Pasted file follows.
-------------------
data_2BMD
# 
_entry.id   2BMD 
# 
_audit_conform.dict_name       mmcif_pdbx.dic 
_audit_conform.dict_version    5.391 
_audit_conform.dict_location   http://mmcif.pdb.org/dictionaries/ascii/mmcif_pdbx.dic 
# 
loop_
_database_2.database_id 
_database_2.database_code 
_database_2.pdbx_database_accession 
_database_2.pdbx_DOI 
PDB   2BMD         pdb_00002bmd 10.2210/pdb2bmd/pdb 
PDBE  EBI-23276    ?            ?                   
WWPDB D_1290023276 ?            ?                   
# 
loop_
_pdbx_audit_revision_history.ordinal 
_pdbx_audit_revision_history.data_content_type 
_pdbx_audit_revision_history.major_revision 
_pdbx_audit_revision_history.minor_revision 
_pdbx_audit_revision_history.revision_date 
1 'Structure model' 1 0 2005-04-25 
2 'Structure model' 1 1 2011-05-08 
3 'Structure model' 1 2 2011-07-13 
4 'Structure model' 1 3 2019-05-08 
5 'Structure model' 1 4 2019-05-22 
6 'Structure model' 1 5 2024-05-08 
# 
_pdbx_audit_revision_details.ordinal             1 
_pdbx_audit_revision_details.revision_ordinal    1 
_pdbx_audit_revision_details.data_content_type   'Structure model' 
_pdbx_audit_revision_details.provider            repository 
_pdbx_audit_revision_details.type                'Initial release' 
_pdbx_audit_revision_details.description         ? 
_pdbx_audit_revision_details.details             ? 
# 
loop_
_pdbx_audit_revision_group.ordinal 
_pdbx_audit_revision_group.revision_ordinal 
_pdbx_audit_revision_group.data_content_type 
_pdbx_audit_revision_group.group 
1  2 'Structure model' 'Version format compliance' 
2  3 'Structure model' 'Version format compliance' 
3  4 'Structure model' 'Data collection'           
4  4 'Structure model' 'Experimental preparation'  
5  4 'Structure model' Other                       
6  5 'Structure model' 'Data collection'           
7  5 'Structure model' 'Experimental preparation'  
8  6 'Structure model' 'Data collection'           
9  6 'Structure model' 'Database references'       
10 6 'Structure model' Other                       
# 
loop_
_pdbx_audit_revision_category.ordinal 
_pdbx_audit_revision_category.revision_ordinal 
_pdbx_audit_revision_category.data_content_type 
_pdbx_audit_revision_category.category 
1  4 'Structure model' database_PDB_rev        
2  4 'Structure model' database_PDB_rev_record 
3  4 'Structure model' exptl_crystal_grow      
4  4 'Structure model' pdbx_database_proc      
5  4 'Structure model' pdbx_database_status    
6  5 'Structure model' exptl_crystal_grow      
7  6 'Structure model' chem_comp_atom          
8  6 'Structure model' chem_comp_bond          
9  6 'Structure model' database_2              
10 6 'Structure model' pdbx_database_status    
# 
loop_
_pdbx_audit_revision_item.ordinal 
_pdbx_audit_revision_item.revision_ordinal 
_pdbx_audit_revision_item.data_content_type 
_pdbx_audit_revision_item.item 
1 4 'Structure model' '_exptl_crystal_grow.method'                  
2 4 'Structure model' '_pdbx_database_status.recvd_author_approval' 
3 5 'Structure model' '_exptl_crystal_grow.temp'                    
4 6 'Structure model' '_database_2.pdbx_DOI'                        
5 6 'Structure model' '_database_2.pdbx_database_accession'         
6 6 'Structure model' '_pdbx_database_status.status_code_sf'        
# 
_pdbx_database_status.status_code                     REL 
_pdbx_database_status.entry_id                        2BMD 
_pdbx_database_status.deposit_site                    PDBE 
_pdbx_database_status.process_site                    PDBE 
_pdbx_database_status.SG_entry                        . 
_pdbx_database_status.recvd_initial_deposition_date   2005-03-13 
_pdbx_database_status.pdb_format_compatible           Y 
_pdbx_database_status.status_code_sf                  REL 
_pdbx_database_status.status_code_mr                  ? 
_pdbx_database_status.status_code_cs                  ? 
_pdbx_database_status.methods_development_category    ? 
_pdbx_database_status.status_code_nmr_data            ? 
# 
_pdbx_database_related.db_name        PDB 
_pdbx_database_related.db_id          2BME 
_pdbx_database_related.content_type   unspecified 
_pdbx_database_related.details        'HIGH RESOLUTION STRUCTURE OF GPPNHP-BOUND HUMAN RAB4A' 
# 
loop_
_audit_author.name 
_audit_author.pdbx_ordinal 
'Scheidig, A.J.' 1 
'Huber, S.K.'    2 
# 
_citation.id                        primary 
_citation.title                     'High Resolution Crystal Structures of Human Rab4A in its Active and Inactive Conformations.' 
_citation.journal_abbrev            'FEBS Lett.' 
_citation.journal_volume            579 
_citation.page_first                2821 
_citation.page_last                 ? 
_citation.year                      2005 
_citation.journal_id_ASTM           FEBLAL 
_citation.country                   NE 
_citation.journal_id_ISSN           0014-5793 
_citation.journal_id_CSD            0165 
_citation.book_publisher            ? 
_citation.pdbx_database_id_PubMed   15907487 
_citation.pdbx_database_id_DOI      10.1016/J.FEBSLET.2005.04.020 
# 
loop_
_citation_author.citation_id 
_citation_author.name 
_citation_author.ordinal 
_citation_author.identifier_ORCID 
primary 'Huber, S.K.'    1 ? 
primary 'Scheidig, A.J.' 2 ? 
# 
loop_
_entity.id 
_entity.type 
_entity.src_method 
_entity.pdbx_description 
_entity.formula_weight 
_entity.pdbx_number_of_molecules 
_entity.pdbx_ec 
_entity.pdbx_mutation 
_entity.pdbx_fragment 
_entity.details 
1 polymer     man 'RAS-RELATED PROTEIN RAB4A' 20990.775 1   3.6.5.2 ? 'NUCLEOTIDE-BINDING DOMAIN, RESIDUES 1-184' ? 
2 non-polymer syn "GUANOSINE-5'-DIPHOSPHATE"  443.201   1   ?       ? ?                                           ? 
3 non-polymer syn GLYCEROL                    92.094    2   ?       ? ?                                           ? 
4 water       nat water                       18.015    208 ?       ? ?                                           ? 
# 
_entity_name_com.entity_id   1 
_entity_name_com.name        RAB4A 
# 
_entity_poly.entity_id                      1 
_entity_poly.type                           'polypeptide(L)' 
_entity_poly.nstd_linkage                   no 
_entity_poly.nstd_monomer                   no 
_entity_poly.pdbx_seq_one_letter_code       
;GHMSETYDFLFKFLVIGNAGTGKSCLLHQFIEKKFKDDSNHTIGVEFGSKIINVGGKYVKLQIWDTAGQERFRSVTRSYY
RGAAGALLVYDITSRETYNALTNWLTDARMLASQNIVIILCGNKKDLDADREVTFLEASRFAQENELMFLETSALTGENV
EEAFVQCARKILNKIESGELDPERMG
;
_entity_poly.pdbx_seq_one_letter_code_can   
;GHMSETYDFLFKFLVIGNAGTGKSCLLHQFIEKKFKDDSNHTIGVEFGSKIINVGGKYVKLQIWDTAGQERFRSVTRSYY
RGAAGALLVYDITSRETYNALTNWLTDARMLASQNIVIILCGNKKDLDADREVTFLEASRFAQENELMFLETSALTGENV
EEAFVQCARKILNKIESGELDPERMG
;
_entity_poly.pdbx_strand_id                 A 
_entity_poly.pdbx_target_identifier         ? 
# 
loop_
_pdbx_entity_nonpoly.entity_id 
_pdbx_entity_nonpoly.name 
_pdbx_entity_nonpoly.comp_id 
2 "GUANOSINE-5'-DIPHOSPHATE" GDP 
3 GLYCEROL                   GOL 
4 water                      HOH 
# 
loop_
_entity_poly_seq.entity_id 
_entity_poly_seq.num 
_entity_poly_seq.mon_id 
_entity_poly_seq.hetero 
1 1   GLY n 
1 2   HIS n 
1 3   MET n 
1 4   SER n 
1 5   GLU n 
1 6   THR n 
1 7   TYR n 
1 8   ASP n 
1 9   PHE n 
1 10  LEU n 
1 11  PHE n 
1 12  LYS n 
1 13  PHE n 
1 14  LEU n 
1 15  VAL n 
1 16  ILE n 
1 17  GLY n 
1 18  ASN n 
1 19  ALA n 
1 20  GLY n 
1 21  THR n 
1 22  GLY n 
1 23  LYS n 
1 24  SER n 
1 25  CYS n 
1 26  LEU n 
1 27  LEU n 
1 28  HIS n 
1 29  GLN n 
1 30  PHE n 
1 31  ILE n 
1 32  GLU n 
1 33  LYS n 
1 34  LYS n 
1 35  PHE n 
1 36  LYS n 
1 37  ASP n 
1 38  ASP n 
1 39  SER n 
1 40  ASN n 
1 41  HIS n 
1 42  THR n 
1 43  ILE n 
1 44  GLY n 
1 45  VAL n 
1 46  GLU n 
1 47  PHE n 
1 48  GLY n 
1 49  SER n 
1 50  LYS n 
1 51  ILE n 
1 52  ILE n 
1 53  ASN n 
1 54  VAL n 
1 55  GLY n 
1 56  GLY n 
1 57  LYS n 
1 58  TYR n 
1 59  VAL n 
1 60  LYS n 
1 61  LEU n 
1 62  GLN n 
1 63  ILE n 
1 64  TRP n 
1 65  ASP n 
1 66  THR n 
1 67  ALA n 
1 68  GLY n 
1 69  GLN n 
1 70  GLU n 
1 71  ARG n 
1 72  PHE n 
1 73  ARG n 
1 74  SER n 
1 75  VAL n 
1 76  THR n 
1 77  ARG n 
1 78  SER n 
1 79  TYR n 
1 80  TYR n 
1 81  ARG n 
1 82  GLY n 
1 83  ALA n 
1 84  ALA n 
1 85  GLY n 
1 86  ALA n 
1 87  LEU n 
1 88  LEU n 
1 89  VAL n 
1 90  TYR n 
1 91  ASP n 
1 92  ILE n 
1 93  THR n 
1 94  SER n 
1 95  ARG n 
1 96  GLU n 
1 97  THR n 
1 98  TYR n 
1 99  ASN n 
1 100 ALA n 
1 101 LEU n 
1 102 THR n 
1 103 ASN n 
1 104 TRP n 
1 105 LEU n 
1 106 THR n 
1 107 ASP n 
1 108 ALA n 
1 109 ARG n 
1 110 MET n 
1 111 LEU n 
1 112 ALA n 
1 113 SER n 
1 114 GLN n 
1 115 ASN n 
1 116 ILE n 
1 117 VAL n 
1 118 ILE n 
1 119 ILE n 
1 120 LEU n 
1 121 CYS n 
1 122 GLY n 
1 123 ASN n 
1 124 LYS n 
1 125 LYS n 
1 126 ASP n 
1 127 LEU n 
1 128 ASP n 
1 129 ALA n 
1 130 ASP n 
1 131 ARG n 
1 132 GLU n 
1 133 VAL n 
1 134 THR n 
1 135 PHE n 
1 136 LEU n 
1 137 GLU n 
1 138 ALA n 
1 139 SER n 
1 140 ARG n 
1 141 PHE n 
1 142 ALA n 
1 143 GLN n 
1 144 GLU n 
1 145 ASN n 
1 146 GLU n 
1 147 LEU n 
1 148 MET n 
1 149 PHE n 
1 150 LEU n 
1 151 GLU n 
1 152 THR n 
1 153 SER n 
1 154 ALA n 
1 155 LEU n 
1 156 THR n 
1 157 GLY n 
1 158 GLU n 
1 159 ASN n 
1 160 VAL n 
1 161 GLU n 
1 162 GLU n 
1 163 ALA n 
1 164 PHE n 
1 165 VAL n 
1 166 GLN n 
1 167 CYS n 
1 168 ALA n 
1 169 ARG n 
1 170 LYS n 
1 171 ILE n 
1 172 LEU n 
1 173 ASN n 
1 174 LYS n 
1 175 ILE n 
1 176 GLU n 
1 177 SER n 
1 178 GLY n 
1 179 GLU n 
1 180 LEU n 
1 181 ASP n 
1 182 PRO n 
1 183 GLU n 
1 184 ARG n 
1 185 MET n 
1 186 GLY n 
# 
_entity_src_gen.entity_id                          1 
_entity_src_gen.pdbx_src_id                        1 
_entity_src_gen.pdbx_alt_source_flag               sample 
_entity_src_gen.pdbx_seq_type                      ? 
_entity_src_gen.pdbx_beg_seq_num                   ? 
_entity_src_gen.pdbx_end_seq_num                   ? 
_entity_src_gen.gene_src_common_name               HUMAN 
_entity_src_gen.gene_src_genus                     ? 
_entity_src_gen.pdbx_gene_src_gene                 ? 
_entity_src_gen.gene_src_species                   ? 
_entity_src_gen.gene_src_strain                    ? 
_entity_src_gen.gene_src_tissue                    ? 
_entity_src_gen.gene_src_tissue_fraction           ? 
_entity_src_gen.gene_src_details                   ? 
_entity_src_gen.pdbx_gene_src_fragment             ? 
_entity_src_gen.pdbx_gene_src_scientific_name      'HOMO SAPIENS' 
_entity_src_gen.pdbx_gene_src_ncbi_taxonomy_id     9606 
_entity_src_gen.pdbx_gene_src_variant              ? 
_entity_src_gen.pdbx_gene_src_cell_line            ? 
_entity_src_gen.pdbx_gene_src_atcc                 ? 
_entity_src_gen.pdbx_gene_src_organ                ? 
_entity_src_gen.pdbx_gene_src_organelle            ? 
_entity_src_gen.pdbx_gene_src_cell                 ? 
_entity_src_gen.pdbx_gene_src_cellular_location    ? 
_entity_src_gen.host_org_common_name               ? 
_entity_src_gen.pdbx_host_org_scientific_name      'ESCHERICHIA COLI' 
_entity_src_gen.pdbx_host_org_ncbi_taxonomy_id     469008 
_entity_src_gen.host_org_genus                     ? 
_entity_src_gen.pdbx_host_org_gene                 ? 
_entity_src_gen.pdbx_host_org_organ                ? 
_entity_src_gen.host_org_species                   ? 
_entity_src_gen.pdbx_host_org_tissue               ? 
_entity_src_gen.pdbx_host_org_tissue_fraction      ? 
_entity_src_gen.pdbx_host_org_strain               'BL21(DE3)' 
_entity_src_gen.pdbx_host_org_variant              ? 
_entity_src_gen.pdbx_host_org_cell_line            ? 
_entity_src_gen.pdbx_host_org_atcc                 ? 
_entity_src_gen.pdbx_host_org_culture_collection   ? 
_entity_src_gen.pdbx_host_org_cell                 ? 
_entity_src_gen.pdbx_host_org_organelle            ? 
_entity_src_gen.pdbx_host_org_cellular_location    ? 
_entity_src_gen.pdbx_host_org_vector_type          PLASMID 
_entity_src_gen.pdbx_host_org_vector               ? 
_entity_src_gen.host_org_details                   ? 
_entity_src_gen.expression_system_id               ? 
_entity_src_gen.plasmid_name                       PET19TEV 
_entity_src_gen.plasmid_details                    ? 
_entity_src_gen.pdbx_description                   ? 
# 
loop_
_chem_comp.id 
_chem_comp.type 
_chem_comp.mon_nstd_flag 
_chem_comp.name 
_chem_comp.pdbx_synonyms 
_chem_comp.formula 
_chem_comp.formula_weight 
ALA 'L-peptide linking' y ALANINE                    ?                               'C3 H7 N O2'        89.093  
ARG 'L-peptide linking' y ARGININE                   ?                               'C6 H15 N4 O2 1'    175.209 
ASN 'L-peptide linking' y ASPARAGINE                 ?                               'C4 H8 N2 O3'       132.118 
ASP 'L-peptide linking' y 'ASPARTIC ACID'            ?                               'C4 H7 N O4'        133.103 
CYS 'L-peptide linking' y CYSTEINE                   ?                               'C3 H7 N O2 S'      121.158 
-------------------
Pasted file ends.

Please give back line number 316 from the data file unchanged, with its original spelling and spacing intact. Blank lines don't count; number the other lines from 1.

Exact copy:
1 138 ALA n 